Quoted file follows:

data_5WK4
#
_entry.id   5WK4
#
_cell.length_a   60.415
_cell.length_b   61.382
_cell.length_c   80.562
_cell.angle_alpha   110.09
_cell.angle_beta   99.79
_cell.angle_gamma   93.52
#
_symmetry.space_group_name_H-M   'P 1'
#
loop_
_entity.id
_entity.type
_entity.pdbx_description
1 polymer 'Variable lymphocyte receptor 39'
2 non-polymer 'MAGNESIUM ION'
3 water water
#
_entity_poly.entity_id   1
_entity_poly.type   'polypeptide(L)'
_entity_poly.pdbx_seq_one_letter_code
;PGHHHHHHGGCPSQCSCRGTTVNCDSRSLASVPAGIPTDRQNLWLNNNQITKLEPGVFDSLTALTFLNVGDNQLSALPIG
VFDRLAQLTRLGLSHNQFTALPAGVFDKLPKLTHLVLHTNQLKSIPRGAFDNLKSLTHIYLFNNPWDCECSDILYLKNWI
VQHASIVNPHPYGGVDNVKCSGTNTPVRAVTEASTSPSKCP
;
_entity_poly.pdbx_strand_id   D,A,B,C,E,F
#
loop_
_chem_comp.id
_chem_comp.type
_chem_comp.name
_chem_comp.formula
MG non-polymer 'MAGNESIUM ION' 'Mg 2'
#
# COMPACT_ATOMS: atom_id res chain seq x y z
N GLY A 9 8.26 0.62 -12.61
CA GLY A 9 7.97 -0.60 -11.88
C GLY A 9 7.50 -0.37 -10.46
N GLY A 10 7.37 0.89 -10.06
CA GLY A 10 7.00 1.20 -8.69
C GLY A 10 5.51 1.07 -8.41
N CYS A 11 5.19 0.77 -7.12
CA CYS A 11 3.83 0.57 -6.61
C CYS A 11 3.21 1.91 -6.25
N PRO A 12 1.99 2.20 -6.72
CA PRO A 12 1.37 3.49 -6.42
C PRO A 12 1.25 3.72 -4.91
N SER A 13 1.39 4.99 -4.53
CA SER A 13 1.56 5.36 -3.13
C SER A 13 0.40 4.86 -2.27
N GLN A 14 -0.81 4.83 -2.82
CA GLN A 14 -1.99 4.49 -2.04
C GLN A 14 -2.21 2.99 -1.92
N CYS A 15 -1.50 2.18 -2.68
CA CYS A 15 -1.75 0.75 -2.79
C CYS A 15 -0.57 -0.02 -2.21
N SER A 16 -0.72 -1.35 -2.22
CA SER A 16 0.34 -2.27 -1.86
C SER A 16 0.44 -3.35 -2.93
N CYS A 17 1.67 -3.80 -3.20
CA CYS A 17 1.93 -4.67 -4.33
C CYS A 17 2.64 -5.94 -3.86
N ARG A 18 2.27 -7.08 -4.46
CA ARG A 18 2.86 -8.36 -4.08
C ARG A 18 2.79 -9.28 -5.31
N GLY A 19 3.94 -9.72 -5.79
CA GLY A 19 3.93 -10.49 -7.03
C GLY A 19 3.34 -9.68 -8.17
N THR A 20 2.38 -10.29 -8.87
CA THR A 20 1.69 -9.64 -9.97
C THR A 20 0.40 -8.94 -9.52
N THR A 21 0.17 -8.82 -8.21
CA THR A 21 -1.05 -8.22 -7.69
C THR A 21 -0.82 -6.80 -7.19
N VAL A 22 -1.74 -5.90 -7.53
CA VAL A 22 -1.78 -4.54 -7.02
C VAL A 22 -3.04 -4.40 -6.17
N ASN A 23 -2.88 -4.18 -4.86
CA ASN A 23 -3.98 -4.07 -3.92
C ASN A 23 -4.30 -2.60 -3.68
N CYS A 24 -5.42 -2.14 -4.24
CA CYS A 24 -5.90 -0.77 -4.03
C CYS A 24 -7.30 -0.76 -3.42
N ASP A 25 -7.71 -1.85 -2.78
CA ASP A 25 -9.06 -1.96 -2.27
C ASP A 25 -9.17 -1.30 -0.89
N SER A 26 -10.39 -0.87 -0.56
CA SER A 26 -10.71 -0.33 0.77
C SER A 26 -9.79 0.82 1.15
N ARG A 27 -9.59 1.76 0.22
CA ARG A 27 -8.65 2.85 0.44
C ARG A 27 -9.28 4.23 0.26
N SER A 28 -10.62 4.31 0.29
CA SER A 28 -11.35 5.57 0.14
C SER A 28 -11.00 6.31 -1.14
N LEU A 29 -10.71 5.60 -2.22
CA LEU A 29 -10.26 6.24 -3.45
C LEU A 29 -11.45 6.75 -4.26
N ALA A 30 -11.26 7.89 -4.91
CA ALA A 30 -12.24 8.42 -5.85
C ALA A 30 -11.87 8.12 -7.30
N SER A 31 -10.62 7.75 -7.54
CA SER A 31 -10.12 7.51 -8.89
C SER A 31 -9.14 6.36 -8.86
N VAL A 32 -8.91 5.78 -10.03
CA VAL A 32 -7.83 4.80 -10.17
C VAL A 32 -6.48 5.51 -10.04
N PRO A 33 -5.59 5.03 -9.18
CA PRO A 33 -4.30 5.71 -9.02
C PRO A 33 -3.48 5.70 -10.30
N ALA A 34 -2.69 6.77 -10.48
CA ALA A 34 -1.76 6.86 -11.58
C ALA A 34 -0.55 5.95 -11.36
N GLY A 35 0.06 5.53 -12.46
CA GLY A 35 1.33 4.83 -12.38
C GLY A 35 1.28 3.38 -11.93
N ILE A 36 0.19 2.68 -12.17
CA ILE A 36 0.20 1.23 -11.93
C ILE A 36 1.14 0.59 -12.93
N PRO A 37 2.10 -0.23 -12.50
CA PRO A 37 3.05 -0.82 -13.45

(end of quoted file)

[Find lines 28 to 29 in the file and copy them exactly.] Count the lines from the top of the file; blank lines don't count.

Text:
;
_entity_poly.pdbx_strand_id   D,A,B,C,E,F